The simplest definition of gamification is the use of game elements in a non-gaming environment. It has been used in everything from medical research to making people more active through fitness apps, and in efforts to reduce energy consumption.
Often associated with playing video games, one of the key benefits of gamification is being able to harness the problem-solving prowess of millions of gamers – regardless of where they are in the world – with the crowdsourcing computer game Foldit being a case in point.
Foldit is an online puzzle game about protein folding and some 240,000 gamers, who signed up to play in 2011, helped decipher the structure of an enzyme that proved vital in subsequent AIDS research. It took them just 10 days compared to the years PhD researchers had previously dedicated to the task.
Elements of gamification can also be used in virtual training programmes such as Wärtsilä’s Smart Realities solution, which uses extended reality (XR) technologies to prepare seafarers for a ship environment through a fully-immersive digital experience. Combining mathematical, physical, and environmental modelling with the latest in virtual and augmented reality, Wärtsilä’s solution places seafarers on a virtual bridge or engine room to make training as real as it can get. This is a great way to prepare tomorrow’s seafarers for a ship environment that is becoming increasingly complex.
Gamification can also prove vital in influencing human actions. “It is a very effective way of trying to facilitate behavioural change and help people make better decisions or develop a capacity for decision making, or as a method for trying to nudge people towards more sustainable behaviour, for example,” explains Agnessa Spanellis, Assistant Professor of Systems Thinking at Heriot-Watt University in Edinburgh.
A key aspect in this regard is through providing ‘players’ with incentives and feedback. For example, Oracle’s OPower software works with utility companies to motivate customers to lower their energy usage by using data to show them how they compare to their neighbours and tell them if they are close to any new milestones.
Gamification usage and impact will only increase over time as more industries and organisations recognise its potential to encourage people to take purpose-driven actions.Paul McDonald, Senior Director, Opower Product Strategy
The premise behind such a system is that utility customer action can be twice as impactful as currently clean energy supply policies in reducing greenhouse gas emissions. And it certainly does appear to work when it comes to Opower.
Since 2016, the US company has tripled the amount of power it has helped customers to save. Homes using energy from a utility company using its energy efficiency recommendations have resulted in 32 terawatt hours of energy savings. Prior to Oracle buying Opower, they had only been able to save 11 terawatt hours of energy.
In addition, the firm has also helped deliver hundreds more megawatts of demand reduction by rewarding users who conserve the most with visual badges on their app. “This experience creates a tonne of peak demand reduction around North America,” says Paul McDonald, Senior Director, Opower Product Strategy.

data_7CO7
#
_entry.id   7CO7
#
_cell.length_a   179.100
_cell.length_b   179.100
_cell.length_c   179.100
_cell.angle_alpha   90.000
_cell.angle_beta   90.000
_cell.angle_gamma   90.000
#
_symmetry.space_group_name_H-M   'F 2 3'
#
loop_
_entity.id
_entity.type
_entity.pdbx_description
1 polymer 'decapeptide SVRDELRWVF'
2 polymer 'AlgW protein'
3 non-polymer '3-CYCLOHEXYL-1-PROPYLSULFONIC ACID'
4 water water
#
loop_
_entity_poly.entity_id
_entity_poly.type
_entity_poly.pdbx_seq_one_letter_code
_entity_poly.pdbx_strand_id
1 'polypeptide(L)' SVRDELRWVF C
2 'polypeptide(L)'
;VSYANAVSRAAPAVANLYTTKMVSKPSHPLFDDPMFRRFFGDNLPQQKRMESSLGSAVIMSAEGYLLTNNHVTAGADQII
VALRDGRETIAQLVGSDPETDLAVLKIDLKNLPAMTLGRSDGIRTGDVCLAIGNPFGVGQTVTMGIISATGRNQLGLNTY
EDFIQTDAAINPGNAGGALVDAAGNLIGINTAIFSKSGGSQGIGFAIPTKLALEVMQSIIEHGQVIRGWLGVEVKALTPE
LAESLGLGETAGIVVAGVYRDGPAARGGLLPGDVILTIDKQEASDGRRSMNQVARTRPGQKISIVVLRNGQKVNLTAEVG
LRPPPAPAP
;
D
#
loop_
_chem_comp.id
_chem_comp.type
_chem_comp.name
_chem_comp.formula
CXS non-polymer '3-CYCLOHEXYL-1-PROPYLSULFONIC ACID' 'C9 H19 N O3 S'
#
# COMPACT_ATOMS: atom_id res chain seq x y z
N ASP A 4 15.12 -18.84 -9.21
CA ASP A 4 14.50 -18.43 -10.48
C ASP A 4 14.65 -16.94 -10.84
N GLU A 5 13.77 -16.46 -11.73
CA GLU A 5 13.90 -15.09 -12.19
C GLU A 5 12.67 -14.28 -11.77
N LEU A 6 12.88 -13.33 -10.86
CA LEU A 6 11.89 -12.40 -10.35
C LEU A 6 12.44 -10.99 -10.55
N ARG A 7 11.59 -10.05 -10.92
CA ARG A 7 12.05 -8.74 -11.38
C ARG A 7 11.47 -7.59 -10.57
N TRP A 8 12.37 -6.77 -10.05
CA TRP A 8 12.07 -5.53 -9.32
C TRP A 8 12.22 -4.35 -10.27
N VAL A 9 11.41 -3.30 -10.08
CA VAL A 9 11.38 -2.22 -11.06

“If all the utilities that have deployed Opower’s Behavioral Demand Response product called a demand response on the same day, this gamified experience could deliver approximately 415 megawatts of peak capacity across North America.”
Gamification and behavioural science techniques can also be applied to solving real-world problems in a non-digital environment. One notable example is Spanellis’s work with a team in Colombia aimed at communicating COVID-19 mitigation measures to Indigenous communities with low literacy rates and no access to communications technology.
Researchers engaged with the communities to find out their perceptions of COVID and then developed a poster which adapted government recommendations to make them more understandable and feasible for Indigenous people to follow.
The poster also referred to recommendations the communities had developed for themselves that weren’t harmful, such as a special drink, and ‘Easter eggs’ – special hidden features or images to search for, in this case local animals – next to key messages on COVID measures.
“The results were quite optimistic because they engaged with the poster and tried to understand what was written. And the researchers in Colombia observed a real change in behaviour. People started observing social distancing and the overall outcome was very positive,” says Spanellis.
So what makes a successful gamification project? An understanding of human behaviour is obviously vital, alongside a clear definition of the aims of the project and an ability to stay flexible and adapt when it comes to design.
“Remember gamified experiences should feel fun, and that’s hard to get right out of the gate,” says McDonald. “The odds are that textbook-based approaches won’t always have the results you expect. Play testing with a small beta group is always a good idea to gather qualitative feedback. Objectively measure success and failure based on how people act.”
As for the future, Spanellis hopes to see more meaningful examples of gamification being used to solve society’s biggest problems such as climate change.
McDonald agrees and suggests its uptake is somewhat inevitable, particularly in an increasingly digital world. “Gamification usage and impact will only increase over time as more industries and organisations recognise its potential to encourage people to take purpose-driven actions and inspire others to do the same.”